Before coronavirus, there was a crisis over mass tourism in Amsterdam, its residents feeling alienated by the hoardes of rowdy visitors, rubbish-strewn plazas and parks, noise and public disorder in the historical city center.
As a result of the pandemic, the beautiful, 500-year-old Dutch city went from an average of approximately 55,000 visitors a day to almost zero.
Now that as most of the rest of Europe, the Netherlands reopens from months of restrictions, many in Amsterdam want to make sure that the city says “good riddance to mass tourism” and reverts to the numbers of visitors as they were around 2014, before the situation spun out of control from low-fare flights, Airbnb and budget tours.
Coffee Shops, Red-Light District
“The scantily-clad sex workers in brothel windows in small alleys like Stoofsteeg in the red-light district were gone, as were the hordes of tourists who come there to gawk at them; coffee shops on historic plazas like Rembrandtplein and Leidseplein didn’t get the visitors who descend upon the city by the thousands for the cannabis they sell,” reports Bloomberg.
This is not the first time in recent years that Amsterdam has tried to control the numbers and quality of its visitors and develop sustainable tourism that creates sustained employment while minimizing the damage caused by the industry.
Nevertheless, as The Guardian explains, “most hotel groups, tour operators and national tourism authorities – whatever their stated commitment to sustainable tourism – had continue to prioritize the economies of scale that inevitably lead to more tourists paying less money and heaping more pressure on those same assets.”
The 2020 forecast for international travel generally — prior to the pandemic — was an increase between 3% and 4%.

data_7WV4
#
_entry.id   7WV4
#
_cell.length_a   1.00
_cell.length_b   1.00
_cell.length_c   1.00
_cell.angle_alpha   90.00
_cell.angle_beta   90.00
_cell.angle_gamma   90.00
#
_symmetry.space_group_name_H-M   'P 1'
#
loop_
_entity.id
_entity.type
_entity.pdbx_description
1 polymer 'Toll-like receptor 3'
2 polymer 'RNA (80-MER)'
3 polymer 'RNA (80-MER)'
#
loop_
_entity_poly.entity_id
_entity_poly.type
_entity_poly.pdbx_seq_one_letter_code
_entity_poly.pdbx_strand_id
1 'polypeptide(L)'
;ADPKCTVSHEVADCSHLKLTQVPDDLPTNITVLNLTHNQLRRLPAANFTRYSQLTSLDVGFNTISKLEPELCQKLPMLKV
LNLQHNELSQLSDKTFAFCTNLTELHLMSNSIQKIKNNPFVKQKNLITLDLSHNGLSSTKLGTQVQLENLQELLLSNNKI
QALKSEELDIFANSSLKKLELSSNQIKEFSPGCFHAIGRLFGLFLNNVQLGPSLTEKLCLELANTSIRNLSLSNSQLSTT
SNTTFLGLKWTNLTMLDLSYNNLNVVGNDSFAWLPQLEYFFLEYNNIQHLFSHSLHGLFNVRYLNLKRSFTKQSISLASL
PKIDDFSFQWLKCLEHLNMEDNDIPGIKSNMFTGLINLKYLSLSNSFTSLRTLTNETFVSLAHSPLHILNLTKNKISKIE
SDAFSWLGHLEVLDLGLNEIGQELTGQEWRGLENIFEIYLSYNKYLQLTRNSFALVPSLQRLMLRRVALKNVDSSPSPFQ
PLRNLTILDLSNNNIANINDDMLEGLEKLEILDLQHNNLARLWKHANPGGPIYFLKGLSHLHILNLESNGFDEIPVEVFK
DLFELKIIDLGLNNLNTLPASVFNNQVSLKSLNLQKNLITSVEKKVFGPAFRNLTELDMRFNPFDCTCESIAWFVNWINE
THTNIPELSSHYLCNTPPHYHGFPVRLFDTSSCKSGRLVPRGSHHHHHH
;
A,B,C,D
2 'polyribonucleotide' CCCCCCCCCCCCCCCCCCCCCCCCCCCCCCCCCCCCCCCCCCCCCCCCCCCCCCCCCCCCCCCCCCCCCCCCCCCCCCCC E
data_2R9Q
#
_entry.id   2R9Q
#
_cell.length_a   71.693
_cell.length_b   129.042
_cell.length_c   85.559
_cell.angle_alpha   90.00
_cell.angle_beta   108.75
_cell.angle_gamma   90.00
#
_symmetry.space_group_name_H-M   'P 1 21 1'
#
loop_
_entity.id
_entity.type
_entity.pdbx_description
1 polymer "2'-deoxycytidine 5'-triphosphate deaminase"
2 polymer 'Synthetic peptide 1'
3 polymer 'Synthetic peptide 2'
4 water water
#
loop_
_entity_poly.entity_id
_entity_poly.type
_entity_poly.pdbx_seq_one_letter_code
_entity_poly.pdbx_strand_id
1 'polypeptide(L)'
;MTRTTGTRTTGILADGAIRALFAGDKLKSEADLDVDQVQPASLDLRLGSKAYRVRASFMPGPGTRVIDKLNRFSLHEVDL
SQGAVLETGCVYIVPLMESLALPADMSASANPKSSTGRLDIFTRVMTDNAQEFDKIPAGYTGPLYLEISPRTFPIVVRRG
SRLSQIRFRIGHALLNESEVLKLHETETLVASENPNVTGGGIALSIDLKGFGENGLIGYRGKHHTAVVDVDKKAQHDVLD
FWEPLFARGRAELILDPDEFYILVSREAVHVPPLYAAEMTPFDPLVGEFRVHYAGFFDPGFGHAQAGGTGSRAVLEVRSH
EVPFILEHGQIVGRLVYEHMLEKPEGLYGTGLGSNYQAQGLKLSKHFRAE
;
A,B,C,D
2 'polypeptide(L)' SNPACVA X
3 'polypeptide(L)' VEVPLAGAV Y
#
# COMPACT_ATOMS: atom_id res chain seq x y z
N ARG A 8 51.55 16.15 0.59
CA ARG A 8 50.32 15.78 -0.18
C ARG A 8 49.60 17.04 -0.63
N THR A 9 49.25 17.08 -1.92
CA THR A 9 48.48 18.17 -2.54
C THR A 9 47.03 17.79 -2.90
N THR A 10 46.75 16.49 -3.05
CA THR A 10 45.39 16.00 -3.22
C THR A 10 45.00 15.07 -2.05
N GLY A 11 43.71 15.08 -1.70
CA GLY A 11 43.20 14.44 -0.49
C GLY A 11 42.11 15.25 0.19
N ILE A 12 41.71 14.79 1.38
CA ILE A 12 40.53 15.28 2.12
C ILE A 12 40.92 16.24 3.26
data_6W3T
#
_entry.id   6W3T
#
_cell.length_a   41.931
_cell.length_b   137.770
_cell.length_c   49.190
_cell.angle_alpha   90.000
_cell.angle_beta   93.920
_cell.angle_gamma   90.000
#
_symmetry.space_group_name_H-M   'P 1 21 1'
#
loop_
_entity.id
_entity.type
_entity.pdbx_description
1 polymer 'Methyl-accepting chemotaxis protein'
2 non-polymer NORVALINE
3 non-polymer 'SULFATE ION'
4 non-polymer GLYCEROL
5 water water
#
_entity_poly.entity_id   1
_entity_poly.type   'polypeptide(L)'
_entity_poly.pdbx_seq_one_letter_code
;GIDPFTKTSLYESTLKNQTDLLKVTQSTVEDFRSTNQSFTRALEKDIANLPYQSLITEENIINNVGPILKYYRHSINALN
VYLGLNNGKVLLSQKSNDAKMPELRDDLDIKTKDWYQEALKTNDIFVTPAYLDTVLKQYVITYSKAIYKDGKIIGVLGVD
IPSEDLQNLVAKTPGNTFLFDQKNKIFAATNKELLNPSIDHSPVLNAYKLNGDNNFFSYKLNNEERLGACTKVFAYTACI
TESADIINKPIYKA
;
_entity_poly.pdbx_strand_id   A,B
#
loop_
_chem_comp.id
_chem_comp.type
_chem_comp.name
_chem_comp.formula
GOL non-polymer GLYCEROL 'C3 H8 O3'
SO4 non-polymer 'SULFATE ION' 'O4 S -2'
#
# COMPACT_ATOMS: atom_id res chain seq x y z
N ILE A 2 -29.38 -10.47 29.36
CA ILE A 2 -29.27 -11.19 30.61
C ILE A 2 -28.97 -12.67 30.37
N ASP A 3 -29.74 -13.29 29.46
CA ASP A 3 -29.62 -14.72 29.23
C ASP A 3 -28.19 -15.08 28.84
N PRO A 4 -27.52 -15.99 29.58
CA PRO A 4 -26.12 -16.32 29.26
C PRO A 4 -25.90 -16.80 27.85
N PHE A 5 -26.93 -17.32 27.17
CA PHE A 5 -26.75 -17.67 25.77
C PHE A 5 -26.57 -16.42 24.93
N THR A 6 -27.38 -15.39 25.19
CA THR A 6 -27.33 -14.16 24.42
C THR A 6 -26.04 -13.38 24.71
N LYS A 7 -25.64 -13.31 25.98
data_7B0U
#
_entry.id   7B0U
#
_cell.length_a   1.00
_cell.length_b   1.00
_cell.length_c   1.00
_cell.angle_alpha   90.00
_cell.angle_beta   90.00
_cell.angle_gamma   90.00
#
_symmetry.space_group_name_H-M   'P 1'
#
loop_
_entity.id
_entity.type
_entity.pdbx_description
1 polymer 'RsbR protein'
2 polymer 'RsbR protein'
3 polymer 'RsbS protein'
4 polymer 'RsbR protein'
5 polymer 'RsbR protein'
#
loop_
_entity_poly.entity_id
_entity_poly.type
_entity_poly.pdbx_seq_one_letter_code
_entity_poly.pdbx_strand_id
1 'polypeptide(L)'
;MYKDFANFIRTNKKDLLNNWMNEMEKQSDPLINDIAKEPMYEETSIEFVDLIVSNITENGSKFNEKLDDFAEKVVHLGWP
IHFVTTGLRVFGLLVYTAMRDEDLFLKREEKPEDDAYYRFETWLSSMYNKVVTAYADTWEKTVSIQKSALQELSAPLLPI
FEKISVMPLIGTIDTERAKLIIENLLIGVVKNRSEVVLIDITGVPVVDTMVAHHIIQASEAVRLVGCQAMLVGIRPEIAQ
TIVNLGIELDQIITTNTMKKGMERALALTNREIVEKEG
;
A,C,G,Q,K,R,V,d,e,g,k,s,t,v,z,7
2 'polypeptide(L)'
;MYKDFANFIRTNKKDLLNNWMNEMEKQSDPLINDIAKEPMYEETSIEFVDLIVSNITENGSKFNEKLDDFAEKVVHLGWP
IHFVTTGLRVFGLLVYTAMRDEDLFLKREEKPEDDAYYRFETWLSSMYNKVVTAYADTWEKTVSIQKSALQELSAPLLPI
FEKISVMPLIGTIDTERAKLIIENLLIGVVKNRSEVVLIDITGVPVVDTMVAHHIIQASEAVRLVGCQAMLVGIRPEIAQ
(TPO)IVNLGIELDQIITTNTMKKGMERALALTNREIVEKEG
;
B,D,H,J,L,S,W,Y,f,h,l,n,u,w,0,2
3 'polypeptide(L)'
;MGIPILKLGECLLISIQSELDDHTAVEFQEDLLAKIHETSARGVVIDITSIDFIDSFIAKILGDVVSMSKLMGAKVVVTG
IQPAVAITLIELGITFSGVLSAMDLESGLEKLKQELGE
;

More Taxes For Tourists
Although since last year Amsterdam has one of the highest tourist taxes in Europe at €3 per person per night — added to the tax of 7% of the price of a room and Airbnb increasing its rates by 10% per night while cruise passengers were charged €8 per person — the over-tourism had not weakened the numbers in any radical way.
With just 870,000 residents, Amsterdam attracts more than 19 million overnight visitors a year, according to official statistics. But some consider that number to be shy of reality due to the fact that private holiday rentals are not always officially registered.
A post-pandemic petition that seeks to limit the number of visitors, ban establishment of new hotels and impose an increase in tourist taxes has gathered the 27,000 signatures required to trigger a city council referendum on the issue of the future of tourism in the Dutch capital.
The main goal of the citizens’ demand is to force measures that effectively will limit the number of visitors to 12 million overnight per year, considered “the manageable levels of 2014.”
Published: June 18, 2020
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